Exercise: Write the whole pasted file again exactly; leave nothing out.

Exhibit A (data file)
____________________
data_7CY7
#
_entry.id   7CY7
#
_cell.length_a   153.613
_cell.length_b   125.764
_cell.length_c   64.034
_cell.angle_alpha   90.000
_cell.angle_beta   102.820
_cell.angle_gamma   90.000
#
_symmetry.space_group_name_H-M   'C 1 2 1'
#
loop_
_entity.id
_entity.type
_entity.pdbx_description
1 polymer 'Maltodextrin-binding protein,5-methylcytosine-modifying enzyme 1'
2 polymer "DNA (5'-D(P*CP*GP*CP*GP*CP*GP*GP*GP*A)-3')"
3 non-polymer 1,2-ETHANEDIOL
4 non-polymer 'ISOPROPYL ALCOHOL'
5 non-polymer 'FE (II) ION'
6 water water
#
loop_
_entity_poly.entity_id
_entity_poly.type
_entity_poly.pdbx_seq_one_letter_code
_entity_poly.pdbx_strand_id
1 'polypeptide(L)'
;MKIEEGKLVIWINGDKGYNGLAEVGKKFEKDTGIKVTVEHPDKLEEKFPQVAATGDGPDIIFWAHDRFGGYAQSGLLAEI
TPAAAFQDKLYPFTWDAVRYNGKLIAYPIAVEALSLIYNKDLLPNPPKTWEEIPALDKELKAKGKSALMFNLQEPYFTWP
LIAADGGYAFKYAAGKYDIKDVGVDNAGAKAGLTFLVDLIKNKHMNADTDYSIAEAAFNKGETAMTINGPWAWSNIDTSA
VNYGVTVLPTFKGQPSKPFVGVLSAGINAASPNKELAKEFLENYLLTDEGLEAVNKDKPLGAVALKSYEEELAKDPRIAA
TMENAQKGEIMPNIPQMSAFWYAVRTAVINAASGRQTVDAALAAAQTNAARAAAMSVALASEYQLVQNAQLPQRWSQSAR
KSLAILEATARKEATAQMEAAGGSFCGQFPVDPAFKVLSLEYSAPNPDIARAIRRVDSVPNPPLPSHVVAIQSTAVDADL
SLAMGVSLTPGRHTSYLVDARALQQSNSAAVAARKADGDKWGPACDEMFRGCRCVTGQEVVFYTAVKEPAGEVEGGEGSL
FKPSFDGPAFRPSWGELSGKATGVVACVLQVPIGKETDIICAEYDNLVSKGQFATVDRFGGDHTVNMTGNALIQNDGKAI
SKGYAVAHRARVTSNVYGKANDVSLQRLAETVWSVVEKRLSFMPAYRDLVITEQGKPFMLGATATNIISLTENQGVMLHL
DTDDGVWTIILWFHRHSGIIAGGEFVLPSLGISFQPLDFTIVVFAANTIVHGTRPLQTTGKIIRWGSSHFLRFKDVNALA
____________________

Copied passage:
data_7CY7
#
_entry.id   7CY7
#
_cell.length_a   153.613
_cell.length_b   125.764
_cell.length_c   64.034
_cell.angle_alpha   90.000
_cell.angle_beta   102.820
_cell.angle_gamma   90.000
#
_symmetry.space_group_name_H-M   'C 1 2 1'
#
loop_
_entity.id
_entity.type
_entity.pdbx_description
1 polymer 'Maltodextrin-binding protein,5-methylcytosine-modifying enzyme 1'
2 polymer "DNA (5'-D(P*CP*GP*CP*GP*CP*GP*GP*GP*A)-3')"
3 non-polymer 1,2-ETHANEDIOL
4 non-polymer 'ISOPROPYL ALCOHOL'
5 non-polymer 'FE (II) ION'
6 water water
#
loop_
_entity_poly.entity_id
_entity_poly.type
_entity_poly.pdbx_seq_one_letter_code
_entity_poly.pdbx_strand_id
1 'polypeptide(L)'
;MKIEEGKLVIWINGDKGYNGLAEVGKKFEKDTGIKVTVEHPDKLEEKFPQVAATGDGPDIIFWAHDRFGGYAQSGLLAEI
TPAAAFQDKLYPFTWDAVRYNGKLIAYPIAVEALSLIYNKDLLPNPPKTWEEIPALDKELKAKGKSALMFNLQEPYFTWP
LIAADGGYAFKYAAGKYDIKDVGVDNAGAKAGLTFLVDLIKNKHMNADTDYSIAEAAFNKGETAMTINGPWAWSNIDTSA
VNYGVTVLPTFKGQPSKPFVGVLSAGINAASPNKELAKEFLENYLLTDEGLEAVNKDKPLGAVALKSYEEELAKDPRIAA
TMENAQKGEIMPNIPQMSAFWYAVRTAVINAASGRQTVDAALAAAQTNAARAAAMSVALASEYQLVQNAQLPQRWSQSAR
KSLAILEATARKEATAQMEAAGGSFCGQFPVDPAFKVLSLEYSAPNPDIARAIRRVDSVPNPPLPSHVVAIQSTAVDADL
SLAMGVSLTPGRHTSYLVDARALQQSNSAAVAARKADGDKWGPACDEMFRGCRCVTGQEVVFYTAVKEPAGEVEGGEGSL
FKPSFDGPAFRPSWGELSGKATGVVACVLQVPIGKETDIICAEYDNLVSKGQFATVDRFGGDHTVNMTGNALIQNDGKAI
SKGYAVAHRARVTSNVYGKANDVSLQRLAETVWSVVEKRLSFMPAYRDLVITEQGKPFMLGATATNIISLTENQGVMLHL
DTDDGVWTIILWFHRHSGIIAGGEFVLPSLGISFQPLDFTIVVFAANTIVHGTRPLQTTGKIIRWGSSHFLRFKDVNALA